Getting to Know Your Uke
An important piece to continued enjoyment of the ukulele is knowing its parts. Knowing your uke will help you care for it and keep it in optimum working condition. We’ve used the most common names for the main parts of the ukulele and described their essential features and functions. Alternate names for parts have been listed where applicable.
Tuners: The tuners are located on the headstock of the ukulele and hold the strings in place. The number of tuners corresponds to the number of strings the ukulele has, usually between four and eight. You twist the tuners individually to tune the strings. [Also called pegs, tuning pegs, tuning keys, tuning heads, or machine heads.]
Nut: The nut is located at the end of the fretboard, where the headstock and neck of the ukulele meet. The nut (along with the saddle at the body) has small notches that hold the strings in their proper place at the neck.
Fretboard: The fretboard runs the length of the neck on the front of the ukulele. The fretboard is where the frets of the ukulele are located. You press the strings against the fretboard to create a note or chord when playing the ukulele. Many fretboards have inlaid fret markers (usually dots) at intervals up the neck to help you find your away around the fretboard. Kala ukes have fret markers at the fifth, seventh, and tenth frets on soprano size and fifth, seventh, tenth, and twelfth frets on concert, tenor, and baritone sizes.
Frets: The frets are the strips of metal that stick out and run vertically up and down the fretboard. The frets mark the different pitches of notes. Fretless instruments may or may not have lines on the fretboard where the frets would normally be.
Fret Space: The fret space is where you press the strings against the fretboard so the strings lay against the fret in order to form a note or chord.
Body: The body of the ukulele is the largest part of the ukulele where sound is produced by amplifying the vibration of the strings when strummed or plucked. The body is made up of three parts: the top or soundboard, the back, and the sides. The body can be made of solid or laminate wood and different woods used for these three parts create different tones. The body comes in different shapes and sizes and may include a cutaway or scallop in order to reach the higher frets on the fretboard.
Strings: The strings of the ukulele are what you pluck or strum to create the vibrations that are sent through the sound hole to make the ukulele’s sound. Soprano and Concert ukulele are usually strung with nylon strings. Tenor and Baritone ukulele often use a mixture of nylon and metal-wound strings. Metal-wound strings are used to add a fullness to the tone of the lower pitch strings. The most common ukulele tuning for Soprano and Concert sizes is G-C-E-A (reentrant tuning). Reentrant tuning means that the strings don’t run in sequence from low to high as you move through them. They have a break in the sequence, in this case the High G string (the second highest string) coming before the lowest string - C. The most common tuning for Tenor size is also G-C-E-A, but a metal-wound Low G is often substituted for the nylon High G. The most common tuning for Baritone size is D-G-B-E, like the four highest strings on a guitar.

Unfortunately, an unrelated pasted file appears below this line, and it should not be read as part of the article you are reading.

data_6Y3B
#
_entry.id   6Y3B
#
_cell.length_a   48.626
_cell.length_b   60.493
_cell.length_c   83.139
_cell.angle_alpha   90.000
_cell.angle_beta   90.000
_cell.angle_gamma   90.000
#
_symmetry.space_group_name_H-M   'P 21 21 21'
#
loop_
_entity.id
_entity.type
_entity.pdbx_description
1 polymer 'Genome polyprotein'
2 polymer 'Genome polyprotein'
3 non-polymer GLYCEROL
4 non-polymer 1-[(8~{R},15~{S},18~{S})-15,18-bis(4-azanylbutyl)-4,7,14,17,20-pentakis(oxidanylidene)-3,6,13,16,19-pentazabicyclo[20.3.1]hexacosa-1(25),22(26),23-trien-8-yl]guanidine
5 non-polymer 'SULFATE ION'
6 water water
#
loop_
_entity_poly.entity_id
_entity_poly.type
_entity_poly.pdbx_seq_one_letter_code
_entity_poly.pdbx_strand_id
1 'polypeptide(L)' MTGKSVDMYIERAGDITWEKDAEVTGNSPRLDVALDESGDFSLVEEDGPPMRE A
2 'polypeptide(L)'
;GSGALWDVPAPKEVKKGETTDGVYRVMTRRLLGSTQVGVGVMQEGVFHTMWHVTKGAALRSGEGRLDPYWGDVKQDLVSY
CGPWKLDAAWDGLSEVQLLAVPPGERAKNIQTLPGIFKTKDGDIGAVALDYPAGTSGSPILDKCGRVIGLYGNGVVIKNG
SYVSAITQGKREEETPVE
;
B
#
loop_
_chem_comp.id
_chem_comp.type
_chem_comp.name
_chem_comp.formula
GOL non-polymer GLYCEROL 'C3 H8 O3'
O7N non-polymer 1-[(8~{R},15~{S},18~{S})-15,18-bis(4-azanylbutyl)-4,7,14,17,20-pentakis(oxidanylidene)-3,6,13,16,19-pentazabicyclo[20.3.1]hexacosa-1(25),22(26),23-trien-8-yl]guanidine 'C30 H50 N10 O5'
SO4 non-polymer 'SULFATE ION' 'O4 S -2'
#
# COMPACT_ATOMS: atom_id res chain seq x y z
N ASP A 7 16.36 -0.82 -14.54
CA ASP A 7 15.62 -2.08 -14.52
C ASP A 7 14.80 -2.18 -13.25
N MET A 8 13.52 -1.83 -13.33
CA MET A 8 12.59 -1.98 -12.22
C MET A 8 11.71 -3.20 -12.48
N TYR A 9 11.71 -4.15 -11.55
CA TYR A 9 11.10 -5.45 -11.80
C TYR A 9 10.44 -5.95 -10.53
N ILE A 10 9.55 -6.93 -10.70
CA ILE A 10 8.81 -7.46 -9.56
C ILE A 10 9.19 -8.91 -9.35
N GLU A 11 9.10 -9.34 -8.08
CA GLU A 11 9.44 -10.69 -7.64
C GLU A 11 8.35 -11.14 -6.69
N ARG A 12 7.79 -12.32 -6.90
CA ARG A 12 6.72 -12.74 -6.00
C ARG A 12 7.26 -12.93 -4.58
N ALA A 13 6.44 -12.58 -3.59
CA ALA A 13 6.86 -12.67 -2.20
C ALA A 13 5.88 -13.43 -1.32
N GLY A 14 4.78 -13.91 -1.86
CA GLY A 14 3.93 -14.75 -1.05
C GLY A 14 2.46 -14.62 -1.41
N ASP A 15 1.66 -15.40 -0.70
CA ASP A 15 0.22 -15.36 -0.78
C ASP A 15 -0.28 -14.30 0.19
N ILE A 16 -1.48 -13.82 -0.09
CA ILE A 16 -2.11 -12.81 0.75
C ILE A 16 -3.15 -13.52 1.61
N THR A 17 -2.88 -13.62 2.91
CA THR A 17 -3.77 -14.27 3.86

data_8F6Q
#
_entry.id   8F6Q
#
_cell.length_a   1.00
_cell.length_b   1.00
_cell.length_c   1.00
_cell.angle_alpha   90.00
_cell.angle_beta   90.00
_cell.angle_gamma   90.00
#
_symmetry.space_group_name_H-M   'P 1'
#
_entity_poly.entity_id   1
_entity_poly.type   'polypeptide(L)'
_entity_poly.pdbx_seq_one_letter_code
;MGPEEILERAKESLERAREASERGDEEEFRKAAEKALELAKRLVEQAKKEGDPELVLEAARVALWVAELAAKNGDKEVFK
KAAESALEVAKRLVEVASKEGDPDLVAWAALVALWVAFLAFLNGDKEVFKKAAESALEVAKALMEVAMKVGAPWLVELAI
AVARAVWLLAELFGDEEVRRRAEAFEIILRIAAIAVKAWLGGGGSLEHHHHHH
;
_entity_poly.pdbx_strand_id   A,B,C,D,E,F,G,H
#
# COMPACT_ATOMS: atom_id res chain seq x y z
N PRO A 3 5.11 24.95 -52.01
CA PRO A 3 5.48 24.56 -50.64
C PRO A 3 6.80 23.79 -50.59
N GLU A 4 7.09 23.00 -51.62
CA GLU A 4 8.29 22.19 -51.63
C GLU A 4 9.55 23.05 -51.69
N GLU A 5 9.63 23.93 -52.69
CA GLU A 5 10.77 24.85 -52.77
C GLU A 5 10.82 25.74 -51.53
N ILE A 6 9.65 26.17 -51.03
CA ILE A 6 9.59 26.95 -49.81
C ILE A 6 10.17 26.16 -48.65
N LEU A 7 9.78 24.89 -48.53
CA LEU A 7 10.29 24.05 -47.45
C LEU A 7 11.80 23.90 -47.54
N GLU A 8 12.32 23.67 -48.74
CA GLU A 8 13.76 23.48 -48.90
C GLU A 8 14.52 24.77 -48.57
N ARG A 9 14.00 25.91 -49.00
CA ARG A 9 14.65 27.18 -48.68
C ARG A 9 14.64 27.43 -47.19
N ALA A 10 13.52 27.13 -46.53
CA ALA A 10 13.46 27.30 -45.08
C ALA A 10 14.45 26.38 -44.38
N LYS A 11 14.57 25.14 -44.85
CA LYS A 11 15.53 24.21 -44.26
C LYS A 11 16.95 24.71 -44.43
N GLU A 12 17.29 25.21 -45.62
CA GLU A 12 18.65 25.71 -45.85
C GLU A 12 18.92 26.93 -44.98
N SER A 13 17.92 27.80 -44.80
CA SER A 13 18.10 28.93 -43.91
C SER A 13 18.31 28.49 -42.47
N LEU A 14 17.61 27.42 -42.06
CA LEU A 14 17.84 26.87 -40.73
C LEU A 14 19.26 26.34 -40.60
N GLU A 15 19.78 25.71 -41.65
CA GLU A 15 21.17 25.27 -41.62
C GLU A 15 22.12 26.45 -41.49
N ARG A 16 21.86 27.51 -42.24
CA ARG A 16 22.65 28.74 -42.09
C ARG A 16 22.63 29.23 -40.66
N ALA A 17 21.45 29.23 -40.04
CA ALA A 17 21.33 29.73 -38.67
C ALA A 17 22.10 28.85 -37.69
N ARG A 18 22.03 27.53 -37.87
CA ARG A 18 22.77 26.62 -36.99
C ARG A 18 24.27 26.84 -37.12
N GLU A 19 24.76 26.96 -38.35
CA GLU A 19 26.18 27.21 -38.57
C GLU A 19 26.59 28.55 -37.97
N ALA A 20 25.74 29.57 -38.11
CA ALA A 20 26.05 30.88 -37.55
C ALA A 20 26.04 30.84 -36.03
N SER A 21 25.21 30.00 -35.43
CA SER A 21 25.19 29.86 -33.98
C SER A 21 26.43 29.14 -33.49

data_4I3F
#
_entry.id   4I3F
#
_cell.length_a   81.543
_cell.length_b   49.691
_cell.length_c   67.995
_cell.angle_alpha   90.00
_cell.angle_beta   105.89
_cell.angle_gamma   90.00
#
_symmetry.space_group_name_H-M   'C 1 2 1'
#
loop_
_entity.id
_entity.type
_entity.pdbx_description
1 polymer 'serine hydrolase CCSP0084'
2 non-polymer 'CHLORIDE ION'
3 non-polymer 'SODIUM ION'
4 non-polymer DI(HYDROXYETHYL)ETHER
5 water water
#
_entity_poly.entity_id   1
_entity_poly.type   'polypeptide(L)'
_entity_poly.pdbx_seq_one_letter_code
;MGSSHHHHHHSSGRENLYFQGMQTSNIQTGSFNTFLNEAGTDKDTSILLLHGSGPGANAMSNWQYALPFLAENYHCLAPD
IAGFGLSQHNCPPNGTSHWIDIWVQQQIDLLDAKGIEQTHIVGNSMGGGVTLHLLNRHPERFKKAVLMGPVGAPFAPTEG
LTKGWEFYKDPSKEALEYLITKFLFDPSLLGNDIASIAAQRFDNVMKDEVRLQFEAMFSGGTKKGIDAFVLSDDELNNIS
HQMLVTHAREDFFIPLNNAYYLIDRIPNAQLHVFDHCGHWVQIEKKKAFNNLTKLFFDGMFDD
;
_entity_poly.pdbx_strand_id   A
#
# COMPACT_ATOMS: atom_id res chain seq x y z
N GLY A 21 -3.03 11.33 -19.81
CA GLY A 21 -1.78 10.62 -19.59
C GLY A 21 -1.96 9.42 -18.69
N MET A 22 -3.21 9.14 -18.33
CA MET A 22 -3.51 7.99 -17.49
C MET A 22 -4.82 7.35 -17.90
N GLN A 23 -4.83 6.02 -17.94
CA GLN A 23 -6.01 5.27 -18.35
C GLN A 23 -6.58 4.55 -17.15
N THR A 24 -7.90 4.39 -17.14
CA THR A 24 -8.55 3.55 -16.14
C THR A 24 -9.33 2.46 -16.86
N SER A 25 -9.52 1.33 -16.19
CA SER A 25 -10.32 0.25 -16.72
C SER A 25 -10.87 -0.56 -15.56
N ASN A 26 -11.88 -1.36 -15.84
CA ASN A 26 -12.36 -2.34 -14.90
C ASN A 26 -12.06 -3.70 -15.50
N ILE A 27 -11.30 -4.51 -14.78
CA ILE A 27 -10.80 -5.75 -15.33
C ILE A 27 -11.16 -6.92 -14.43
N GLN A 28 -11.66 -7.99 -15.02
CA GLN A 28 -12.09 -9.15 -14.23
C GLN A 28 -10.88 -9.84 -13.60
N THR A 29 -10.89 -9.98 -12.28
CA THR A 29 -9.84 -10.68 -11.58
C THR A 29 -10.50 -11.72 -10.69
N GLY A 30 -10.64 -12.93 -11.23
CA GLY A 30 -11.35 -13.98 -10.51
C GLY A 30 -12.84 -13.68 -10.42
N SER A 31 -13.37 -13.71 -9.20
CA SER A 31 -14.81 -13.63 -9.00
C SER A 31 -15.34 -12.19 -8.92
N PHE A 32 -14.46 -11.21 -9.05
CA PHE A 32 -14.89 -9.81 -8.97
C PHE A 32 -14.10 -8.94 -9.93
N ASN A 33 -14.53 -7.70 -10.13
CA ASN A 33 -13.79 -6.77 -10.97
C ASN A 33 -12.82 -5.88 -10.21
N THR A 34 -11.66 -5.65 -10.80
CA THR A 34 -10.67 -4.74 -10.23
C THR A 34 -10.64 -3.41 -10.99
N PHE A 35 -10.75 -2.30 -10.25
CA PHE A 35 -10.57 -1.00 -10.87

Saddle: The saddle sits on top of the bridge and hold the strings in place at the body of the ukulele (like the nut at the neck). The saddle holds the strings in place at the body and is raised to keep the strings the proper distance from the fretboard.
Bridge: The bridge is mounted on the top of the body of the ukulele just below the sound hole with a saddle mounted on top of it. The bridge is where you will secure the strings at the body of the ukulele, usually done by knotting one end of the string.
Neck: The neck of the ukulele connects the body to the headstock and holds the fretboard on top of it. The neck is curved to allow hands to cup the neck comfortably. The neck is usually made of one solid piece of wood to give it strength to support the tension of the strings. The neck and headstock are often made together from a single piece of wood.
Sound Hole: Located on the body of the ukulele just underneath the strings, the sound hole projects the sound that reverberates inside the body of the ukulele. Strumming or plucking the strings directly above the sound hole produces the loudest sound, whereas moving away from the sound hole up the neck or down the body reduces the sound. Some sound holes have a pattern inlaid into the wood surrounding them called a rosette.
Now that you're more familiar with the parts of the ukulele and what they do you should be able to better care for your uke, communicate more effectively with others, and be more prepared to describe and troubleshoot any issues.
What do you look for in an ukulele? Anything specific that you have to have? Let us know in the comments.